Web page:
This is the fourteenth national March for Life protesting the legalization of abortion in the United States of America. And it is the tenth occasion on which the TFP has had the painful joy of participating in this march.
We are pained because we certainly wanted the ignominy of abortion to have been already removed from our country, especially considering how many demonstrations have come, one after the other, making it clear how many Americans are seriously at odds with this grave violation of the Law of God.
But, on the other hand, it is a joy because one feels satisfaction on seeing that even in the adverse circumstances met by the anti-abortion movement, those who make up its ranks persevere. And their clamor certainly rises to the heavens imploring protection for children against this crime which makes every passing day a slaughter of innocents, and of every slaughter of innocents a sin that cries out to Heaven.
The fact that so many Americans of many different points of view have rallied around the ideal of the elimination of abortion is a proof of the persistence and authenticity of our dispositions of soul. In a period when there is so much superficiality of spirit, when everything that stands seems condemned to fade before long, the perseverance and the flair of these demonstrations show that those who think that the anti-abortion movement in the United States is in decline are mistaken. Quite the contrary it stands erect before the whole nation, in the presence of God, calling for a great common effort so that legal abortion may be ended.
Nevertheless, together with this laudable example of constancy for so noble a cause there is present another form of persistence which we deem it necessary to point out. In a previous year, we had occasion to show how harmful the example of the soft anti-abortionists is they who by their example contaminate with an atmosphere of defeatist resignation an ambience which ought to be vibrant with protest that would finally lead to victory.
This year it seems once again indispensable to stress this point. The reason is easy to understand. There is a soft wing in all currents of opinion. This soft wing corresponds to a temperamental disposition which could be called that of the “meekly obstinate.” These “meekly obstinate” ones stand in contrast with the “ardently-at times angrily-obstinate” ones, who seem to be the most agile leaders of the causes they defend. But the experience of history shows that the “ardently obstinate” frequently abandon their resolutions when least expected. This is because often they are carried along by purely emotional and temperamental attitudes. And when the just temperamental typhoon eases, the just reaction also ceases.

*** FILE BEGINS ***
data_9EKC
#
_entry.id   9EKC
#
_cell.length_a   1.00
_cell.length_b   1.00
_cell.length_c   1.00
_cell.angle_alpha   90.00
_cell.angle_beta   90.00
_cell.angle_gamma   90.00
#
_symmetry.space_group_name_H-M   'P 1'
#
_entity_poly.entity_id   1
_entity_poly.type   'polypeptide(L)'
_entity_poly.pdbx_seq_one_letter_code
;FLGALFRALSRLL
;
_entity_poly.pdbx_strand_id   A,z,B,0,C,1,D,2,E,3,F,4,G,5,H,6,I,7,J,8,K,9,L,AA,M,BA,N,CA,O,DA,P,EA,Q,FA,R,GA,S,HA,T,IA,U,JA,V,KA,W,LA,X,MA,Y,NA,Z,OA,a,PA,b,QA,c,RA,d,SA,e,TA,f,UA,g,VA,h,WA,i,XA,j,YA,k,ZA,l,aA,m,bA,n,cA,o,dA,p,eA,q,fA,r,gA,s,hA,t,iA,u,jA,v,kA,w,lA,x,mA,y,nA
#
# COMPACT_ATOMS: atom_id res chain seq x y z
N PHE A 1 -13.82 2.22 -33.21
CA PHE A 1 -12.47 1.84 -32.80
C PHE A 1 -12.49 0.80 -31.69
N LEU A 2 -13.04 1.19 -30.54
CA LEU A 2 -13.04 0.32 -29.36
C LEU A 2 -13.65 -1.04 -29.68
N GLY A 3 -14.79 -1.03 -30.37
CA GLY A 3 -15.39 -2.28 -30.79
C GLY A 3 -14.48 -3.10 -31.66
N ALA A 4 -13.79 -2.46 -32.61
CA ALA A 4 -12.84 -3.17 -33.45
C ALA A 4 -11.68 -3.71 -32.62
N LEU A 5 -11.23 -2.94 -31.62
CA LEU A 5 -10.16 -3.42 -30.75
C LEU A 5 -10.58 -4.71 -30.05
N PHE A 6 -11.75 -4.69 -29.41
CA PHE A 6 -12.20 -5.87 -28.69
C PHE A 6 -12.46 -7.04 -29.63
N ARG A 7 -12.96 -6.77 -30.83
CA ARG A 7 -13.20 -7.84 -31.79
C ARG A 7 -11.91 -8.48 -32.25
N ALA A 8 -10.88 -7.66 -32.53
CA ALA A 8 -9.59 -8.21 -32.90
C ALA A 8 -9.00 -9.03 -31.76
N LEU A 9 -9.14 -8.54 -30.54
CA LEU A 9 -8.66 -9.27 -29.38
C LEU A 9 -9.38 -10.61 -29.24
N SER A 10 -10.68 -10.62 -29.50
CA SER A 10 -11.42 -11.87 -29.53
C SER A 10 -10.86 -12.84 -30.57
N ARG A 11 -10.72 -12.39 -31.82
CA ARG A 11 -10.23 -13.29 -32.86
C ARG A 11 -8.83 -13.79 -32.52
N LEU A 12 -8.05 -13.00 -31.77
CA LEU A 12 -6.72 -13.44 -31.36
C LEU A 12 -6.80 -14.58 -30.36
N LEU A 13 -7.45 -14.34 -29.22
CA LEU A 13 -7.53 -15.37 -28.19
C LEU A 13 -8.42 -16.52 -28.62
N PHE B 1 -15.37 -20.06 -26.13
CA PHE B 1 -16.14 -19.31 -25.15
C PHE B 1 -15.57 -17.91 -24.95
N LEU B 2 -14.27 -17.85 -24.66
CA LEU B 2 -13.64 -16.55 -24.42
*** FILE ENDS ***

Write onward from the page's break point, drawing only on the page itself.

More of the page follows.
On the other hand, the “meekly obstinate” are soft. They do not dispute. However, they persist, persist, and persist. And in order to effectively oppose their action, only an obstinacy in the opposite direction can be effective.
In ancient Imperial China there used to be a torture in which a drop of water falling persistently on the heads of the condemned would lead them to madness. (How many, and how much worse, are the tortures which China is experiencing now in the Red period of its history that came after that!) The torture of the drops of water can be effectively employed not only against individuals, but against whole nations. As long as an evil law like that of abortion remains in force, every passing day is a drop of water that falls on the head of our people. And it can end by breaking the people’s will to resist.
There is nothing that favors this drop of water more in the complete achievement of its destructive action than this soft wing which already of itself contaminates with its softness the current of opinion that opposes that destruction.
With this in mind, then, while cordially greeting all those who share in this fight and in the ideal of this grand struggle in favor of the Fifth Commandment (“Thou shalt not kill”) and in favor of our great American nation, we emphasize that it is necessary, even at the cost of the greatest efforts, to keep ourselves unscathed by this noxious influence. So we are also obliged to propose that we all make here an examination of conscience and ask ourselves whether in the course of the past year we did everything that was necessary, in keeping with the standards of Christian morality, to suppress the evil principle of abortion.
And whatever the result of this examination of conscience may be, we must make a resolution for this year, and until the next march, to multiply our efforts in such wise that next time we may be able to return here with redoubled enthusiasm and ardor.
So help us God.